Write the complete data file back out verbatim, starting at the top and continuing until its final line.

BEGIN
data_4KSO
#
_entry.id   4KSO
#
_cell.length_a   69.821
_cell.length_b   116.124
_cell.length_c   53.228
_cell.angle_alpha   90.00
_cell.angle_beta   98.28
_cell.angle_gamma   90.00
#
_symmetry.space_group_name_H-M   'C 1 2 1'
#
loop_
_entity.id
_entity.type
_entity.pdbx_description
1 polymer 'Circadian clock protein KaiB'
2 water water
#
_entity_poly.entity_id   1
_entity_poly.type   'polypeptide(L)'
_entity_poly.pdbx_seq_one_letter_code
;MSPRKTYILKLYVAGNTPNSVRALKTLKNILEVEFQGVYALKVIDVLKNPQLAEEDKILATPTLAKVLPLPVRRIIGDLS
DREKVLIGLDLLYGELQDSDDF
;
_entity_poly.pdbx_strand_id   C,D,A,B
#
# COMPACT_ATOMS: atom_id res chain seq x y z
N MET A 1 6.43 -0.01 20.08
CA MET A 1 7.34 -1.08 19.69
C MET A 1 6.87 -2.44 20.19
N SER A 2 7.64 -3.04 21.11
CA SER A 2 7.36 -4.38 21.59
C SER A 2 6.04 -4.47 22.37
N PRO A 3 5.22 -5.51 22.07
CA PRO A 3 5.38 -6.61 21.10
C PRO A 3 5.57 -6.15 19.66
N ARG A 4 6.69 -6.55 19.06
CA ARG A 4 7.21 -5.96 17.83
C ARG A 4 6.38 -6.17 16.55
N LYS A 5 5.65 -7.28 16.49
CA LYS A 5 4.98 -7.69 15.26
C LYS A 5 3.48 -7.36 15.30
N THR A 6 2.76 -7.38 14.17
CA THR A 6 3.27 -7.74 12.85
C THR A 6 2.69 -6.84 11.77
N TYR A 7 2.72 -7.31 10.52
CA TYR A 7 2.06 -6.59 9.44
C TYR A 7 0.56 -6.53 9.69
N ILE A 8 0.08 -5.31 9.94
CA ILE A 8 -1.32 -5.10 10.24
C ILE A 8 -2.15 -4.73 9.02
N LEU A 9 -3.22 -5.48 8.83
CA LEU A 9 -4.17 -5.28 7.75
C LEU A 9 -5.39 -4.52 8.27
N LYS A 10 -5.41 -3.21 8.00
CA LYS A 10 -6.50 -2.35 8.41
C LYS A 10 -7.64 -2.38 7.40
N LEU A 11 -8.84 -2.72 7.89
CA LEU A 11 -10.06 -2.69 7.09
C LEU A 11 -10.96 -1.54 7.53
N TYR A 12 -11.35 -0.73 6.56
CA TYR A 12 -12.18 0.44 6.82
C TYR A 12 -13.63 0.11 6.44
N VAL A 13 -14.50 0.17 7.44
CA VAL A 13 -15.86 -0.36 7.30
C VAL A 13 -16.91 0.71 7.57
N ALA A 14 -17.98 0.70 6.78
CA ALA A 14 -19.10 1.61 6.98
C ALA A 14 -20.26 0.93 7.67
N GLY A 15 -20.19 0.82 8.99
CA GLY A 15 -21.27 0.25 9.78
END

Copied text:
data_4KSO
#
_entry.id   4KSO
#
_cell.length_a   69.821
_cell.length_b   116.124
_cell.length_c   53.228
_cell.angle_alpha   90.00
_cell.angle_beta   98.28
_cell.angle_gamma   90.00
#
_symmetry.space_group_name_H-M   'C 1 2 1'
#
loop_
_entity.id
_entity.type
_entity.pdbx_description
1 polymer 'Circadian clock protein KaiB'
2 water water
#
_entity_poly.entity_id   1
_entity_poly.type   'polypeptide(L)'
_entity_poly.pdbx_seq_one_letter_code
;MSPRKTYILKLYVAGNTPNSVRALKTLKNILEVEFQGVYALKVIDVLKNPQLAEEDKILATPTLAKVLPLPVRRIIGDLS
DREKVLIGLDLLYGELQDSDDF
;
_entity_poly.pdbx_strand_id   C,D,A,B
#
# COMPACT_ATOMS: atom_id res chain seq x y z
N MET A 1 6.43 -0.01 20.08
CA MET A 1 7.34 -1.08 19.69
C MET A 1 6.87 -2.44 20.19
N SER A 2 7.64 -3.04 21.11
CA SER A 2 7.36 -4.38 21.59
C SER A 2 6.04 -4.47 22.37
N PRO A 3 5.22 -5.51 22.07
CA PRO A 3 5.38 -6.61 21.10
C PRO A 3 5.57 -6.15 19.66
N ARG A 4 6.69 -6.55 19.06
CA ARG A 4 7.21 -5.96 17.83
C ARG A 4 6.38 -6.17 16.55
N LYS A 5 5.65 -7.28 16.49
CA LYS A 5 4.98 -7.69 15.26
C LYS A 5 3.48 -7.36 15.30
N THR A 6 2.76 -7.38 14.17
CA THR A 6 3.27 -7.74 12.85
C THR A 6 2.69 -6.84 11.77
N TYR A 7 2.72 -7.31 10.52
CA TYR A 7 2.06 -6.59 9.44
C TYR A 7 0.56 -6.53 9.69
N ILE A 8 0.08 -5.31 9.94
CA ILE A 8 -1.32 -5.10 10.24
C ILE A 8 -2.15 -4.73 9.02
N LEU A 9 -3.22 -5.48 8.83
CA LEU A 9 -4.17 -5.28 7.75
C LEU A 9 -5.39 -4.52 8.27
N LYS A 10 -5.41 -3.21 8.00
CA LYS A 10 -6.50 -2.35 8.41
C LYS A 10 -7.64 -2.38 7.40
N LEU A 11 -8.84 -2.72 7.89
CA LEU A 11 -10.06 -2.69 7.09
C LEU A 11 -10.96 -1.54 7.53
N TYR A 12 -11.35 -0.73 6.56
CA TYR A 12 -12.18 0.44 6.82
C TYR A 12 -13.63 0.11 6.44
N VAL A 13 -14.50 0.17 7.44
CA VAL A 13 -15.86 -0.36 7.30
C VAL A 13 -16.91 0.71 7.57
N ALA A 14 -17.98 0.70 6.78
CA ALA A 14 -19.10 1.61 6.98
C ALA A 14 -20.26 0.93 7.67
N GLY A 15 -20.19 0.82 8.99
CA GLY A 15 -21.27 0.25 9.78